This is a little longer, too, but there was no good place to break it up. Just think of it as a nice read to distract you from all of the stupidity in the news. Which is mostly propaganda, anyway.
Having made her point and walked-back her over-the-top demands, Faustina gives Dysart time to reach out to the main players in his coalition government. No one, not even Faustina, I think, sees this as a long-term treaty, but it is a start… a peaceable start.
Looks like we get another “beach episode” in the next scene!
Back inside their transport, Dysart immediately asked the intelligence captain what he thought.
“She has some ability to read electronic records, no doubt,” he began, “so please assume any email or phone call is being monitored.”
“Wonderful,” Dysart muttered. “Our IT guys not up to the task?”
“Safest to assume they are not, sir.”
“She’s not reading minds – ”
“But, much like a card shark, she is paying extraordinary attention to our bodies, especially our faces,” the captain explained. “And before you ask, sir, no: just keeping a neutral expression won’t work. I suspect, Mister President, that whatever has been done to her makes this as natural as breathing. Lying to her will be impossible.”
“Unless we hold all future meetings in the dark!” Dysart joked.
“She likely could pick up enough from your voice to do the same thing, sir.”
“Jesus H! Is there any good news you can give me, Captain?”
“I… I think she genuinely desires peace, Mister President,” Alene allowed. “But in the long run? She wants peace and empire.”
“Damn,” his boss breathed.
Back at the command post in the main office, Dysart first spoke to General Brant that Faustina was aware of his plan but that her comment on it could be a bluff. He next used a radiotelephone to talk first with Admiral Stewart then later to the Secretary of State – and the number two in their governing faction – in Mobile. During both conversations Dysart imagined that girl was in the room, listening.
“I’d say,” the Secretary observed in a slow drawl, “that gal has us by the balls with the refinery. Until we can get a tight lockdown on those computers, I think we’re gonna have to roll with her proposal, John. Cain’t say I’m happy about the ‘thirty mile’ thing, but we’ve looked south, not north, since we got back on our feets, right?”
“That’s was what Stewart said, too,” Dysart sighed. Half a loaf and all that… “I’ll get back to her in an hour and get this hammered out. You’ll get a copy via fax or email as soon as possible, Jerry.”
“’Preciate you keepin’ me in the loop, John,” the Secretary said. “Oh! If y’all can, take some pics. I’d love to see what this army and their little empress looks like!”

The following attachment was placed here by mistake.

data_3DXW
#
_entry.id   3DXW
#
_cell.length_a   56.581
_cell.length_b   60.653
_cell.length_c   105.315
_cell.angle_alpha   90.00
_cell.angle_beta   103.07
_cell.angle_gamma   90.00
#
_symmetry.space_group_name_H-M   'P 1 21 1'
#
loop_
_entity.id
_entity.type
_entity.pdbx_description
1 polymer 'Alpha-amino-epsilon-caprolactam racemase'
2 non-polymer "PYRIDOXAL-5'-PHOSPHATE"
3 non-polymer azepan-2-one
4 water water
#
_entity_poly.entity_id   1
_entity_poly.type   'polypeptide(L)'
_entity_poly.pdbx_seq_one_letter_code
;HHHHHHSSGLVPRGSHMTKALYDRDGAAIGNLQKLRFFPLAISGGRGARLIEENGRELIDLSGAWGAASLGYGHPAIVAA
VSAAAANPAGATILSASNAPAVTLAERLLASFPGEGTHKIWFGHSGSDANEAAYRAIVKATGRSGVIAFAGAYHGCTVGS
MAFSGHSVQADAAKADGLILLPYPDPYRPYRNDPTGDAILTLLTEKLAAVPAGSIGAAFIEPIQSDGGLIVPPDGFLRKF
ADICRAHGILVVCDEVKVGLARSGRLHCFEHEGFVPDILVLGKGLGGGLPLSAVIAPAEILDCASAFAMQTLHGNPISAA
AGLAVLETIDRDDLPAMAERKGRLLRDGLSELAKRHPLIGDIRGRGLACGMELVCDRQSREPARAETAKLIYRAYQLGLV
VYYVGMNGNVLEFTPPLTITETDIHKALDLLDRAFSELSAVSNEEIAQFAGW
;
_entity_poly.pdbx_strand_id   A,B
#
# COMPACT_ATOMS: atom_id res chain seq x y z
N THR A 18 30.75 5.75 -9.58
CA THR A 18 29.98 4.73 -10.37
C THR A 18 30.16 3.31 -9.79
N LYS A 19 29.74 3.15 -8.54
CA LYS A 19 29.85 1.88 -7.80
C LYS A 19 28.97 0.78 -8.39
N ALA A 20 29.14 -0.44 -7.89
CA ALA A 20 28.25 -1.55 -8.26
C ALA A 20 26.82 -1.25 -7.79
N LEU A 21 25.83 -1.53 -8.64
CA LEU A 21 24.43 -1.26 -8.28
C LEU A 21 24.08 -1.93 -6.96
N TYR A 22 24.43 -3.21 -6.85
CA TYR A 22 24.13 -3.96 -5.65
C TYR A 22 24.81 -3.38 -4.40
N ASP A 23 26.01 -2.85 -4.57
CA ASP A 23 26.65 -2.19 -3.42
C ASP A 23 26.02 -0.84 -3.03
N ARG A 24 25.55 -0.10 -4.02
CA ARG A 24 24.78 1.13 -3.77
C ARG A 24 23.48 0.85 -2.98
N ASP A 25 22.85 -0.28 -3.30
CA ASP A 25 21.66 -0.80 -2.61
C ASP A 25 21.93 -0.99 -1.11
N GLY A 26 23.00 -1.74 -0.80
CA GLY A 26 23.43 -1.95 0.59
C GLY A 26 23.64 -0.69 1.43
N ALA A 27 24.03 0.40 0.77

“Can do. Dysart out.”
The President leaned back in his chair and relaxed for the first time in over an hour. I can’t say I’ve saved my country but I have bought us time. And that is something. He stood and called for his aide Simmons as well as Brant. A message was sent on the frequency they had been given to the opposing forces and their commander indicating tentative agreement and a request to meet at nine PM. The acknowledgment was immediate.
“How do you think we should proceed, Robbie?” The President asked his General. “Low-key or put on a show?”
There was a flicker of lightning and the patter of rain on the windows.
“Given the weather? I don’t think the tuba players would like their instruments to fill up with water, but I think a little flourish is in order. Especially if this is going to be recorded for distribution and history, Mister President,” Brant replied. “I’ll get together an honor guard and make sure my communications people have the lights and cameras they need.”
“What are your thoughts, Alene? You’re the one I’m paying to get into this girl’s head, after all!” Dysart asked.
“I think,” he said in his careful voice, “that Faustina Hartmann, while thinking highly of herself, is a surprisingly informal individual. Consider her uniform: no indication of rank or badges of merit, beyond that small gold circlet. You’d have thought her a cook if not introduced. So long as nothing challenges what she sees as her ‘specialness,’ I think she will be amiable to some ceremony.”
Dysart glanced at his watch.
“Right. We’ve got three hours. Let’s get this done.”
Having received word from the gatehouse that the imperial contingent was there thirty minutes early, Dysart’s first thought was to depart immediately in case there was any stupidity from either side. However, after a moment’s reflection, he realized that was not only beneath his station but also a slight against the professionalism of his new army. He returned to the pile of papers that was the lifeblood of any government, only looking back up when Simmons tapped at the door.
The rain was much lighter on the short drive west. The tables had been moved to the north side and held a smattering of food and drink for later. A small band stood to the south. The girl with ten retainers – wearing the same nondescript uniform; was Alene correct? – who were gathered around her, laughed at some joke. She seemed, just for that moment, normal to his eyes. I know better, now.
Besides the armed Hummers further back in the dark and rain, Dysart’s only immediate companions were Alene at his right and Simmons on his left. The bandsmen and culinary staff all had sidearms, not that he expected such action. The three walked quickly to the center of the wooden shelter, just to the south side of the gatehouse proper. The girl moved by herself to meet him. The small band began to play and the two camera crews started filming.
Just shy of him, she stopped and raised her arm in what he now understood to be their salute. As this was a diplomatic and not military event, it came quickly down in her hand out to him.
“President John Dysart!” she called clearly. “Thank you for your wisdom and intelligence in choosing to be a Friend and Ally of the imperium! I pray for peace and prosperity between us!”